A 57-year-old man is watching his son’s baseball game when he suddenly collapses. Witnesses did not appreciate a pulse, so they started CPR. Unfortunately, an AED was not available. EMS was called and when they arrived within minutes the patient was found to be in vfib arrest and was defibrillated. When the patient arrived to the hospital, he was in PEA arrest. Ultrasound of the patient’s heart showed some coordinated cardiac activity. ACLS doesn’t really tell us how to proceed with cardiac activity but not enough to generate a pulse on the monitor.
Background: Critical illness and ICU admission comes with significant consequences – not just from the primary pathology but also from the secondary effects of therapies that may be begun to correct the abnormal physiology. One of these consequences in ventilated patients is the development of stress ulcers in the gastrointestinal tract, leading to bleeding. Over two-thirds of patients admitted to the ICU will be prescribed some form of stress ulcer prophylaxis, often in the form of either a proton pump inhibitor (PPI) or a histamine-2 receptor blocker (H2RB)1. But which one is better? Are there any risks?
The existing evidence of benefit of one over another is limited. Though one systematic review did show a benefit of PPIs, the reviewed data was limited2. Neither drug is without risk either. These include a potential for immunosuppression and increased risk of infections3. More evidence is needed – which is where the Proton Pump Inhibitors vs Histamine-2 Receptor Blockers for Ulcer Prophylaxis Treatment in the Intensive Care Unit (PEPTIC) randomized clinical trial comes in4....Read More
The REBELEM Team is proud to provide you with a Critical Care Education Curriculum that can be used for your residents, medical students, advanced providers as well as many other learners during their rotation. We realize now, more than ever, that providers are under high pressure to perform clinically in high stress environments like the Emergency Department and the Intensive Care Unit and provide high quality education at the same time. Our team would like to provide you with a quality resource to help you deliver a fun, dynamic, multimodal curriculum to your learners....Read More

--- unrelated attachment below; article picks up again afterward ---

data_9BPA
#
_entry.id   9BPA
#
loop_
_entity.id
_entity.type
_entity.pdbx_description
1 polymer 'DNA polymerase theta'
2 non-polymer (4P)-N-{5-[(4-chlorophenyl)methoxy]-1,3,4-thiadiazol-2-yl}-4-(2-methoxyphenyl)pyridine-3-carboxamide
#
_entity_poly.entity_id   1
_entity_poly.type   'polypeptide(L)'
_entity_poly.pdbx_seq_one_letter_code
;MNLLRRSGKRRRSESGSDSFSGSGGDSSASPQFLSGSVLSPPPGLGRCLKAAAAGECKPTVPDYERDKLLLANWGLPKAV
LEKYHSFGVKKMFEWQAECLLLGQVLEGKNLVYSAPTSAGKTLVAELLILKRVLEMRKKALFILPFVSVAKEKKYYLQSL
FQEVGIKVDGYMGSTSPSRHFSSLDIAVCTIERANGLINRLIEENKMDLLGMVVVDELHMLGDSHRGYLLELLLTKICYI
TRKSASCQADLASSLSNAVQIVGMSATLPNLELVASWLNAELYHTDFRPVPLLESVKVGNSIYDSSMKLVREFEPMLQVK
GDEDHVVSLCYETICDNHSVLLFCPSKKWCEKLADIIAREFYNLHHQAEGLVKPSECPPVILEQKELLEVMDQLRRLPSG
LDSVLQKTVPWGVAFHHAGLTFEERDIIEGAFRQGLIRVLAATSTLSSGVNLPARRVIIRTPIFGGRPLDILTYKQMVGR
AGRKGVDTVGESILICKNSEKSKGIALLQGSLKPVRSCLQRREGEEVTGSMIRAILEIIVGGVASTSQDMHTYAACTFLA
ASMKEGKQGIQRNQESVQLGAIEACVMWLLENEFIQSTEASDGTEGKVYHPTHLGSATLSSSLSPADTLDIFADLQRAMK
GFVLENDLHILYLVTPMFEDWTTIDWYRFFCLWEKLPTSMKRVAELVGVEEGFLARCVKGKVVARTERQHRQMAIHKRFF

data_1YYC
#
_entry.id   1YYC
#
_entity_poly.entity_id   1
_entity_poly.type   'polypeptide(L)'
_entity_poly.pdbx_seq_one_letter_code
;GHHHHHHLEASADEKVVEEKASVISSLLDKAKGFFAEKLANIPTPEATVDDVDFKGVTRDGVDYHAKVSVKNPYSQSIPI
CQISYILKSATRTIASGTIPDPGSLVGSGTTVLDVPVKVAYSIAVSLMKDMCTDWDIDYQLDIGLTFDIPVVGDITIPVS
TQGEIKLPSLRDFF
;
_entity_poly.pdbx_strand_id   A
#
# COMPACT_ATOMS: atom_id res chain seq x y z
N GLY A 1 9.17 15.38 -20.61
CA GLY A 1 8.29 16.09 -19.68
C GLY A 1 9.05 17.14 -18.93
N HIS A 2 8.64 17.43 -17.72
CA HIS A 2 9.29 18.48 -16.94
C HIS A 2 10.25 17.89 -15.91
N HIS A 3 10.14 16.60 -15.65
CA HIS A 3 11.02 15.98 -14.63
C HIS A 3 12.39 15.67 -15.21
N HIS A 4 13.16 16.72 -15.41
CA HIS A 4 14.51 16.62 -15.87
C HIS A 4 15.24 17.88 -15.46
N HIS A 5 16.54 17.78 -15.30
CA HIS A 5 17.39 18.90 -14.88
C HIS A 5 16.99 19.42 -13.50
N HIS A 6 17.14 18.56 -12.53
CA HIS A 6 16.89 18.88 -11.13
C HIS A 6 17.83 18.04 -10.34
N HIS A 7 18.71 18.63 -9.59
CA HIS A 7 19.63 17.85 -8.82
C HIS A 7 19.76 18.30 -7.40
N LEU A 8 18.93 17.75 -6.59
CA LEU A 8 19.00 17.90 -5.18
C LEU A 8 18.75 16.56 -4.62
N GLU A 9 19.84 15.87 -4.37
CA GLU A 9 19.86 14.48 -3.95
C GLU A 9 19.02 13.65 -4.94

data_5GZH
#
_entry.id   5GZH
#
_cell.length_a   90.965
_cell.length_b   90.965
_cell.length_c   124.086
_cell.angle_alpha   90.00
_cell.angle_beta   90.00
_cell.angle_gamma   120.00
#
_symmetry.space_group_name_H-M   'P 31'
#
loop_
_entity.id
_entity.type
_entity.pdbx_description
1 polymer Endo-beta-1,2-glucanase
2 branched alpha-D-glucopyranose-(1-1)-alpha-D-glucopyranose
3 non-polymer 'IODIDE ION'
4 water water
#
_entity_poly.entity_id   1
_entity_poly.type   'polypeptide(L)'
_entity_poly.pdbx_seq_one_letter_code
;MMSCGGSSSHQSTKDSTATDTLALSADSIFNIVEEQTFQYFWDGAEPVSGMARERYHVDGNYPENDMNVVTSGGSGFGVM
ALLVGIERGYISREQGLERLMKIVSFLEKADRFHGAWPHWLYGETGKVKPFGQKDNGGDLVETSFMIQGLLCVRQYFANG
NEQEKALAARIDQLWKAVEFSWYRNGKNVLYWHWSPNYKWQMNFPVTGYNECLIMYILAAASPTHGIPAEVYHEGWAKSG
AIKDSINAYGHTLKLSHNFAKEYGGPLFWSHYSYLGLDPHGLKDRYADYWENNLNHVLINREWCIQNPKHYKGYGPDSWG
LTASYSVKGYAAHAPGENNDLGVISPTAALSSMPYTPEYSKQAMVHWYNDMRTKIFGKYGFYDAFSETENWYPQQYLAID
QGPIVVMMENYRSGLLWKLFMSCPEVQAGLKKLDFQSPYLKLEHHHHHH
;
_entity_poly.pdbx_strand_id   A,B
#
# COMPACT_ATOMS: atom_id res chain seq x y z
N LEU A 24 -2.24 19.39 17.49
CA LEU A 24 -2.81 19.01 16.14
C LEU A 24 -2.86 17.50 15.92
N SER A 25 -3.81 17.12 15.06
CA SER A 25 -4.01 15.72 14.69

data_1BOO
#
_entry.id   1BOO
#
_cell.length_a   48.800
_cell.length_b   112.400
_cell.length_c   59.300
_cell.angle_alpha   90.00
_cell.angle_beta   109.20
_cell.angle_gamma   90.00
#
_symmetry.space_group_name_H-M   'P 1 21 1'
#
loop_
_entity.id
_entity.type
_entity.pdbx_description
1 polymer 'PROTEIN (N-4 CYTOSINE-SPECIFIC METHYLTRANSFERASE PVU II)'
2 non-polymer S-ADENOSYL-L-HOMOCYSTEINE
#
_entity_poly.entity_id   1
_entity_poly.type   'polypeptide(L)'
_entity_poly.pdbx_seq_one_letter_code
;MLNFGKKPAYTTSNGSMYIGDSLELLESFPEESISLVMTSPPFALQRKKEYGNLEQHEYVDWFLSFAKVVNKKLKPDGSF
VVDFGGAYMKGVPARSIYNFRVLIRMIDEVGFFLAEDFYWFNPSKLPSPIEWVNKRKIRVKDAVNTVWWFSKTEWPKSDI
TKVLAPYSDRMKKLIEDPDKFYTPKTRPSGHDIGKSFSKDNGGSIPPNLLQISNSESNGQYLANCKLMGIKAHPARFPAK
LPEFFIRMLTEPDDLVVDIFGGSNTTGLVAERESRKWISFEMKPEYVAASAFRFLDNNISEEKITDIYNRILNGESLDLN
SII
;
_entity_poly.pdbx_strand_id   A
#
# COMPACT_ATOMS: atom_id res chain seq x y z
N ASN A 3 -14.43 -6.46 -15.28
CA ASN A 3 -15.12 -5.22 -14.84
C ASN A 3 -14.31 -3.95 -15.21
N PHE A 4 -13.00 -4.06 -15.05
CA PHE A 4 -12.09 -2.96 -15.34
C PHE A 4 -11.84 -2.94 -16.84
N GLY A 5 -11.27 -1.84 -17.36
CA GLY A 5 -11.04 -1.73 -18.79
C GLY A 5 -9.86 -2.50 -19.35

Background: In REBEL Cast Episode 73, Anand Swaminathan and I discussed two recent studies on the safety of peripheral vasopressors from two large trials . An email from good friend Rory Spiegel brought my attention to yet another trial on this topic . I think we can all agree that in patients with septic shock, or shock in general, the administration of vasopressor agents early, can help to stabilize patients and reverse end-organ hypoperfusion. Traditionally, this has been done through central venous catheters (CVCs) due to the hypothetical risk of extravasation injury to extremities. The flip side of this is, that central venous catheters are not without their own risks and time to place them can delay a therapy that may benefit patients....Read More
Background: In critically ill patients needing IV access, ultrasound has helped improve gaining access to a set of peripheral veins, located deeper in the arm. The time it takes to do this however is not insignificant but even more importantly is that once you achieve success, the line can fail due to a short catheter length. Central venous catheters, often seen as a solution to this latter issue, are not without their own risks and complications. Therefore, a nice alternative option may be a midline catheter. These catheters are not meant for fast, large volume resuscitations because they also take time to place, but also have a longer catheter length which slows down infusion rates. Midline catheters are really about having safe access that is unlikely to be dislodged. This is a great option when you have medications you want to give but not have extravasation occur (i.e. vasopressors, hypertonic saline, calcium chloride, etc.). ...Read More